Douglas C-47 Skytrain

The Douglas C-47 Skytrain or Dakota (RAF designation) is a military transport aircraft developed from the civilian Douglas DC-3 airliner. It was used extensively by the Allies during World War II. During the war the C-47 was used for troop transport, cargo, paratrooper, for towing gliders and military cargo parachute drops. The C-47 remained in front-line service with various military operators for many years. It was produced in approximately triple the numbers as the larger, much heavier payload Curtiss C-46 Commando, which filled a similar role for the U.S. military.

Approximately 100 countries’ armed forces have operated the C-47 with over 60 variants of the aircraft produced.

The C-47 differed from the civilian DC-3 by way of numerous modifications, including being fitted with a cargo door, hoist attachment and strengthened floor – along with a shortened tail cone for glider-towing shackles, and an astrodome in the cabin roof.

During World War II, the armed forces of many countries used the C-47 and modified DC-3s for the transport of troops, cargo, and wounded. The U.S. naval designation was R4D. More than 10,000 aircraft were produced in Long Beach and Santa Monica, California, and Oklahoma City, Oklahoma. Between March 1943 and August 1945, the Oklahoma City plant produced 5,354 C-47s.

The specialized C-53 Skytrooper troop transport started production in October 1941 at Douglas Aircraft’s Santa Monica plant. It lacked the cargo door, hoist attachment, and reinforced floor of the C-47. Only 380 aircraft were produced in all because the C-47 was found to be more versatile.

World War II

The C-47 was vital to the success of many Allied campaigns, in particular, those at Guadalcanal and in the jungles of New Guinea and Burma, where the C-47 and its naval version, the R4D, made it possible for Allied troops to counter the mobility of the light-traveling Japanese Army. C-47s were used to airlift supplies to the encircled American forces during the Battle of Bastogne in Belgium. Possibly its most influential role in military aviation, however, was flying “The Hump” from India into China. The expertise gained flying “The Hump” was later used in the Berlin Airlift, in which the C-47 played a major role until the aircraft were replaced by Douglas C-54 Skymasters.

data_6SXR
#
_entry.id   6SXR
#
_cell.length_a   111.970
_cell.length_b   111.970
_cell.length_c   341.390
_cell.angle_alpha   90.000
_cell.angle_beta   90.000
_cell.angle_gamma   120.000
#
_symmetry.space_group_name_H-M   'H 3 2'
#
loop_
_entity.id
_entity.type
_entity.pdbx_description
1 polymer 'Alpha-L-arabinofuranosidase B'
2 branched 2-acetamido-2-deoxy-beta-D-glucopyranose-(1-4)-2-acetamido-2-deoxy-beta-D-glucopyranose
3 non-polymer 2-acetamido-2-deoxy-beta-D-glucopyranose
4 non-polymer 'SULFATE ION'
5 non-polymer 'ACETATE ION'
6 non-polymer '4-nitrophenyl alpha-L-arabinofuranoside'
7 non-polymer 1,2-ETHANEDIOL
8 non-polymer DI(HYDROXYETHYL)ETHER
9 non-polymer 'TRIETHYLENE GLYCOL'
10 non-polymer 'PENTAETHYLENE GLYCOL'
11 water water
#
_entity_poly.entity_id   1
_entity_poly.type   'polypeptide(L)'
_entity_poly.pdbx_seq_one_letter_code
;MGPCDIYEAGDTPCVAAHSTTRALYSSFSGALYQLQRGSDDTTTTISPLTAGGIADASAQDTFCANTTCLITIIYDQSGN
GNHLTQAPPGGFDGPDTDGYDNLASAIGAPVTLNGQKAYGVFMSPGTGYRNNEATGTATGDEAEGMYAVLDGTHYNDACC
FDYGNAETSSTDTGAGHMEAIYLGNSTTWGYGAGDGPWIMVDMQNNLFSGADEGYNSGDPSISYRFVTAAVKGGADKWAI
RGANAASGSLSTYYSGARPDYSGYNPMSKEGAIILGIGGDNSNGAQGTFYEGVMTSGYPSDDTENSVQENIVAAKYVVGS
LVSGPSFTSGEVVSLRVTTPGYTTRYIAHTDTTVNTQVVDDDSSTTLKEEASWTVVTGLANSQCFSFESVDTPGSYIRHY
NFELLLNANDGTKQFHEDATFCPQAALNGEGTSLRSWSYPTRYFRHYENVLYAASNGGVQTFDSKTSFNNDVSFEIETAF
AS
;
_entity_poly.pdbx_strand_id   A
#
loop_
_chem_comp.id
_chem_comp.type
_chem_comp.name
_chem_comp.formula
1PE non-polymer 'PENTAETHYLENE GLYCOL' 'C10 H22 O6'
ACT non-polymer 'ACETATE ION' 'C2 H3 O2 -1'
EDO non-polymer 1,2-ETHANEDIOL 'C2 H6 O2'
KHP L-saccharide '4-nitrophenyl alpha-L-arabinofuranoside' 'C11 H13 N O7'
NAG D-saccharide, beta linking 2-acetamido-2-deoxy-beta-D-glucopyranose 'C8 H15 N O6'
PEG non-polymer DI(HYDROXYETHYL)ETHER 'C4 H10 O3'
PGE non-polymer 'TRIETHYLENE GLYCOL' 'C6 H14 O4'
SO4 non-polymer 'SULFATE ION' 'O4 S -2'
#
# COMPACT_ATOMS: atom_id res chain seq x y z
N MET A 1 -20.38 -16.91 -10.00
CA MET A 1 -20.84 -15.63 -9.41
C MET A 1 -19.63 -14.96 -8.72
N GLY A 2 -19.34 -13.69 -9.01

In Europe, the C-47 and a specialized paratroop variant, the C-53 Skytrooper, were used in vast numbers in the later stages of the war, particularly to tow gliders and drop paratroops. During the invasion of Sicily in July 1943, C-47s dropped 4,381 Allied paratroops. More than 50,000 paratroops were dropped by C-47s during the first few days of the D-Day campaign also known as the invasion of Normandy, France, in June 1944. In the Pacific War, with careful use of the island landing strips of the Pacific Ocean, C-47s were used for ferrying soldiers serving in the Pacific theater back to the United States.

About 2,000 C-47s (received under Lend-Lease) in British and Commonwealth service took the name “Dakota”, possibly inspired by the acronym “DACoTA” for Douglas Aircraft Company Transport Aircraft.

The C-47 also earned the informal nickname “gooney bird” in the European theatre of operations. Other sources attribute this name to the first aircraft, a USMC R2D—the military version of the DC-2—being the first aircraft to land on Midway Island, previously home to the long-winged albatross known as the gooney bird which was native to Midway.

First flight in 1935

Crew: 2 pilots (passengers 28)

Motor: Pratt & Whitney R 1830 90D (14 cylinders)

Power: 2 x 1200 HP

Max. speed: 365 km/h

Ceiling: 7 300 m

 

Read more: Aircrafts with Clark Perez ...